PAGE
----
Mustaleipä (ruisleipä), yes. The only kind they are shipping at the moment, is "Reissumies", did you happen to eat those, while in Finland?. These are a bit larger than the ones sold in Finland, but they are tasty. I have been enjoying them for breakfast ever since I discovered this baker.

                    1. re: FoodWine

                      Loved it. And the huge round loaves of "wedding bread". My Finnish is not as good as it should be. I spoke Norwegian and could function in Swedish and Russian for Soviet TV. And a wife and little kids at home.....

                      1. re: Passadumkeg

                        Oh, I adore the huge "wedding bread" - häälimppu- loaves. Sooo good! I wish this baker would start making & shipping them, too. If you ever hear about someone that makes them (the Finnish way), let me know. I have even been entertaining the thought of baking some of my own, but it is such a long process...

                        Wow, I am impressed by your language skills! My husband speaks Finnish pretty well now, which I am grateful for; it makes a difference when your life partner speaks the language you grew up with, and understands nuances in your expressions. He also loves the silli and the mustaleipä, etc. but is not fond of Scandinavian Xmas food - it reminds him too much of typical Jewish holiday food ;-DDD.

                        1. re: FoodWine

                          Funny, Spanish and Portugease too and here I am in small town Maine. There is a sizable Finnish Maine. You can even buy hand made sauna stoves. I hope to begin building one behind our house near the pond this summer. Dancing at the Finish Farmer's Society in Monson ans the Finnish Heritage Society in Thomaston. A friend is very active in it. I know there is a Finnish bakery around Fitchberg, Mass.
                          In 2 weeks we'll be visiting one son in Costa Rica and in June, another in Korea!

                          1. re: Passadumkeg

                            In 18 days we will have a Swedish friend here for a week. Is there anything you would recommend I stock up on or surprise her with? I can bake.... but I don't think I will make a special trip into NYC for anything. Should I ask her what her comfort foods are? I know she likes my cooking OK, so in general I don't think it will be an issue.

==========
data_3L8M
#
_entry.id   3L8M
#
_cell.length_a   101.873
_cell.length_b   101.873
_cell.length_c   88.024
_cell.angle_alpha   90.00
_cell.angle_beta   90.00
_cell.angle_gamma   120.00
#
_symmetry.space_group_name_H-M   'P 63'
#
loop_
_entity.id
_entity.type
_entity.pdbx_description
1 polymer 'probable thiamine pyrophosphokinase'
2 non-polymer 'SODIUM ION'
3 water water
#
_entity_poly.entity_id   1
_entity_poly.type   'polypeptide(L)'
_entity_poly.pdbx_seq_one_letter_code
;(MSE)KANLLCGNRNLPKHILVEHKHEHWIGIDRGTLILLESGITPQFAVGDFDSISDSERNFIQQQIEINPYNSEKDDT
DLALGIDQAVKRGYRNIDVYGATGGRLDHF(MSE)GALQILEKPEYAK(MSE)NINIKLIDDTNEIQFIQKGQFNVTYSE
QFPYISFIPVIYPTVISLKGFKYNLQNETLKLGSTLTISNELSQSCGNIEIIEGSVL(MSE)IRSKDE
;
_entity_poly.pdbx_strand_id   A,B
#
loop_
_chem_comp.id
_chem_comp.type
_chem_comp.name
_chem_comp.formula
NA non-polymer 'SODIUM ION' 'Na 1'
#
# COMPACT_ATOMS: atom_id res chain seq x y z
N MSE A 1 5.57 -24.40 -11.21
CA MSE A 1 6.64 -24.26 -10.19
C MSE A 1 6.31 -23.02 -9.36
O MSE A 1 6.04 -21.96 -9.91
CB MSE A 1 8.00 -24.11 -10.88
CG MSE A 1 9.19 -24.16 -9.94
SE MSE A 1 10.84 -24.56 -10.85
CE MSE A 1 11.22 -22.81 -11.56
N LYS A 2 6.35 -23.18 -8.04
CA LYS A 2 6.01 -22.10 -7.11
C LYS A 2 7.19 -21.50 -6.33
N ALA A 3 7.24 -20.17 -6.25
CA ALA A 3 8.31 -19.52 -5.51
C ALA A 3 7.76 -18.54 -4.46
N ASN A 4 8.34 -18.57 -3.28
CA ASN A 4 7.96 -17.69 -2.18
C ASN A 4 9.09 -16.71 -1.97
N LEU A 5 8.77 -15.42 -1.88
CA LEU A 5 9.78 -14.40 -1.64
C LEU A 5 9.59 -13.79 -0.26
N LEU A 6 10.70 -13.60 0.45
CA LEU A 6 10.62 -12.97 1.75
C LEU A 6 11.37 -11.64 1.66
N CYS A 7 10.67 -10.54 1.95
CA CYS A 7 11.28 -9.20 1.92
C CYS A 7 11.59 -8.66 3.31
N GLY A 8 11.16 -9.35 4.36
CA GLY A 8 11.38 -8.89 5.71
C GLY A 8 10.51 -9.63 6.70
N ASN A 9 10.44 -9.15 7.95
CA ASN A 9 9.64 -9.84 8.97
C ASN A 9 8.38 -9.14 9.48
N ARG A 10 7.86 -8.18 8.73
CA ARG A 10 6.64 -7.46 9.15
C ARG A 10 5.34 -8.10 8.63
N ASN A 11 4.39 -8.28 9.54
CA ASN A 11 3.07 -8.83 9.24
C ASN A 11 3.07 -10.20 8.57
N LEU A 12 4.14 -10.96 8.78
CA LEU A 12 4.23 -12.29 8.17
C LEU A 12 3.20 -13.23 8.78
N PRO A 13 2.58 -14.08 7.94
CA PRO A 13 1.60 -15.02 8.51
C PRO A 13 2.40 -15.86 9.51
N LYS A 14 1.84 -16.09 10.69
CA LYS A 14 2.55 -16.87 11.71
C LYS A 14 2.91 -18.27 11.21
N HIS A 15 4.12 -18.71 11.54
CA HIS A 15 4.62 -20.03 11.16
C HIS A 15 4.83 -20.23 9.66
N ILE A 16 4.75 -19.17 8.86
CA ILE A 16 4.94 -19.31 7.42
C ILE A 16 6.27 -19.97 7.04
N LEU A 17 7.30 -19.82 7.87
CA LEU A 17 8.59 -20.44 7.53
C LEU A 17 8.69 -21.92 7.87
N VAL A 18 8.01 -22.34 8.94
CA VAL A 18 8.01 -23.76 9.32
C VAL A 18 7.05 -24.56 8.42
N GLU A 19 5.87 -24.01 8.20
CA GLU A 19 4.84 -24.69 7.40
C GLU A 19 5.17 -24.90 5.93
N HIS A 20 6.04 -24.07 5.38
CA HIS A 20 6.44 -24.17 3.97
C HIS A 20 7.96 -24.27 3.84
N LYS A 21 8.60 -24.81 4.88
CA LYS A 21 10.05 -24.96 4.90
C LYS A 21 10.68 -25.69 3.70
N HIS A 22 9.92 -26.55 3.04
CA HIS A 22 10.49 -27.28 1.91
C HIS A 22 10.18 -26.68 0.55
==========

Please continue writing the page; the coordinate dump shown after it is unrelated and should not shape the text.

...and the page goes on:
1. re: Scargod

                              Fried mackerel is a sign of spring. Matjes herring in dill sauce on flat bread w/ butter and slices of boiled egg is a good breakfast. Poached salmon w/ boiled potatoes and dill. Swedish meatballs? But I think a Sede would appreciate copious amounts of beef. Everyone loves lobster(a giant crayfish for a Swede).

                              1. re: Passadumkeg

                                OK, most of this is doable and sounds good. Especially the salmon and beef. Perhaps it's no surprise tha they liked my osso buco? Where am I going to find soused herring? I love pickled herring but have never tried or seen this kind.

                              2. re: Scargod

                                It is very thoughtful of you to want to surprise your guest with Swedish delights. I have one observation, though:
                                All the guests I have had visiting from Scandinavia, want to taste what is available here, and to try all kinds of different cuisines - preferably the kinds that are not so widely available where they live themselves.

                                If your guest does not live in Sweden, that's a different story...

                              3. re: Passadumkeg

                                double wow!

                                And thanks for the tips.

                1. What about a good Scandinavian sit-down meal in the outer boros? Any thoughts? I miss the old Nyborg Nilsson that used to be in the Citicorp (as it was then known) bldg. I can still taste the red current juice and the gravlax w/ dill sauce.

                  1 Reply
                  1. re: chowhundius

                    I'd love any suggestions as well - haven't run across anything thus far.